No: Brosend means that when Jesus preached, he was in dialogue with Scripture, tradition, the culture and his listeners. Here I just want to highlight one important point he makes about the preacher’s dialogue with Scripture. It is this: are we in dialogue with the passage in a way that is sensitive to the way our congregations will be in dialogue with it? Will they have been wrestling with the passage all week? Most unlikely. Will they have been consulting learned exegetes? Even less likely.
It isn’t that protracted meditation and responsible exegesis are bad things. But if we only bring our own questions and/or the scholars’ questions, we are not going to connect the Word to the listeners.
I think that’s a salutary reminder when preachers are often taught (especially, in my experience, in the Methodist ‘Faith and Worship’ course) to put academic exegesis first. I’m glad for the reminder.
Anyone who knows me remotely well knows I am a book lover. One of the joys I have in serving on the board of Ministry Today is that I get to review books for the journal/website. (Search for me on the site and you’ll find them.)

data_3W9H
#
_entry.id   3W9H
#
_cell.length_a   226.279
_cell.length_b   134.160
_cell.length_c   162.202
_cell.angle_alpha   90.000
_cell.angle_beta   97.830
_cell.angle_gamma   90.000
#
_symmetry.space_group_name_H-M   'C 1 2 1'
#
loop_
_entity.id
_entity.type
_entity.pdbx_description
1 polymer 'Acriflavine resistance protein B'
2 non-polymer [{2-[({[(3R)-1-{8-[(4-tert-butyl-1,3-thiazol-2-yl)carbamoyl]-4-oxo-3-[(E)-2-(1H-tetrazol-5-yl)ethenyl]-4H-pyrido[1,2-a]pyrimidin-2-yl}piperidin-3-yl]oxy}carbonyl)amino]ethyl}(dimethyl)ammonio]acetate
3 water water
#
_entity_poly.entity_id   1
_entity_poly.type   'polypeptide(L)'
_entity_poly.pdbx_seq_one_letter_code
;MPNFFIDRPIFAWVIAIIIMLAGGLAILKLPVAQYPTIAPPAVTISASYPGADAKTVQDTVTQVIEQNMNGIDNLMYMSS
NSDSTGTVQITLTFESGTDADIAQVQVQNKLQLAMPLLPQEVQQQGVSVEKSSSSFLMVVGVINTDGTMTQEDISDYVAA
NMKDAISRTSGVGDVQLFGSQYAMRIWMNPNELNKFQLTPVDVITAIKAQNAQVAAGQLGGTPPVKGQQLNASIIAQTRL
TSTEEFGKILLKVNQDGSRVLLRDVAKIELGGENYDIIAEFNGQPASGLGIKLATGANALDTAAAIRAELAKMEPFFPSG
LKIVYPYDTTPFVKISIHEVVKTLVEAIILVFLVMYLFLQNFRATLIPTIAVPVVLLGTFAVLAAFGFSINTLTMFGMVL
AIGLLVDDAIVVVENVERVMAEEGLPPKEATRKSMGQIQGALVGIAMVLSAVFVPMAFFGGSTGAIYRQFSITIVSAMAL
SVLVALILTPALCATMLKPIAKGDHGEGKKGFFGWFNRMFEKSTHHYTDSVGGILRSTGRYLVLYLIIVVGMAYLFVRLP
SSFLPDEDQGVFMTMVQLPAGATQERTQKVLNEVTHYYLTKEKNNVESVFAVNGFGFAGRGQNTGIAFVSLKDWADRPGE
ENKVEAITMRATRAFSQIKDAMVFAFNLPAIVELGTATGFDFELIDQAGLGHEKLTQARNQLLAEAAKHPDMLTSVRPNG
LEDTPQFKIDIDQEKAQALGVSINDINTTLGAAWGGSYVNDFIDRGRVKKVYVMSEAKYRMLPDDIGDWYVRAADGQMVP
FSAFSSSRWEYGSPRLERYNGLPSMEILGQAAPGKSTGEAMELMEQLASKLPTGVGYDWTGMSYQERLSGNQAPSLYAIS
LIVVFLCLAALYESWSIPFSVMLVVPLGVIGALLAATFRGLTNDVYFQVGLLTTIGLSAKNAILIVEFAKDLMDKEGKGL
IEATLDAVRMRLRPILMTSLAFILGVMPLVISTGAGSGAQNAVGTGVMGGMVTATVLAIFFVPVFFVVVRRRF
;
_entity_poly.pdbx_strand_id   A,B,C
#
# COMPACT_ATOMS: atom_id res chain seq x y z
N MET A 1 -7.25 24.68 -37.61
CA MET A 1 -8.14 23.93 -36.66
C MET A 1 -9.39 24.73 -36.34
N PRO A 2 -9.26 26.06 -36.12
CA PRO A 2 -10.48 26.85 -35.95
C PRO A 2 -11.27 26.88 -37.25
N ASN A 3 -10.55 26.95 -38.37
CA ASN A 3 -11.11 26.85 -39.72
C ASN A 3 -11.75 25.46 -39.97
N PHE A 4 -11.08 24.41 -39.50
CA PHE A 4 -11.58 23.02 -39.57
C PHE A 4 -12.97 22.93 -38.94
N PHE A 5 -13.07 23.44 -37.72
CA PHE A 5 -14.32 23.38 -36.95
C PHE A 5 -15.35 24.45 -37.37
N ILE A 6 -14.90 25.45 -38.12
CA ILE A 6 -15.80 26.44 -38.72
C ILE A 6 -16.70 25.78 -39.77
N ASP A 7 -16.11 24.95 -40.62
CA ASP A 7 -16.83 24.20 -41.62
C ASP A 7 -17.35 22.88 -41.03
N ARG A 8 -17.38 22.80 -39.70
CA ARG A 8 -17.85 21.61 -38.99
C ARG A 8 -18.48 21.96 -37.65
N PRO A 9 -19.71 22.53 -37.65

I have now come across another source of Christian books to review: Book Sneeze. Thomas Nelson, the American publishers, have set this up. If your application is accepted, you may ask to review one of their books from a limited list. The conditions are that you write reviews of at least two hundred words and post them on your blog and on a commercial site such as Amazon. There is no censorship of your opinion by the publishers.
I am about to send off for my first book. When I review them on this site, I will make a point of openly declaring that it is a title I have received under this scheme.
In the meantime, perhaps some of my blogging friends who read this might be interested in the scheme. (No, I don’t get anything for plugging it.)
It’s half term, and I’m taking this week on leave. Daytime, I shall be having time with the kids, of course. We’ve been exchanging Tesco Clubcard vouchers for money off ten pin bowling and a meal at Café Rouge.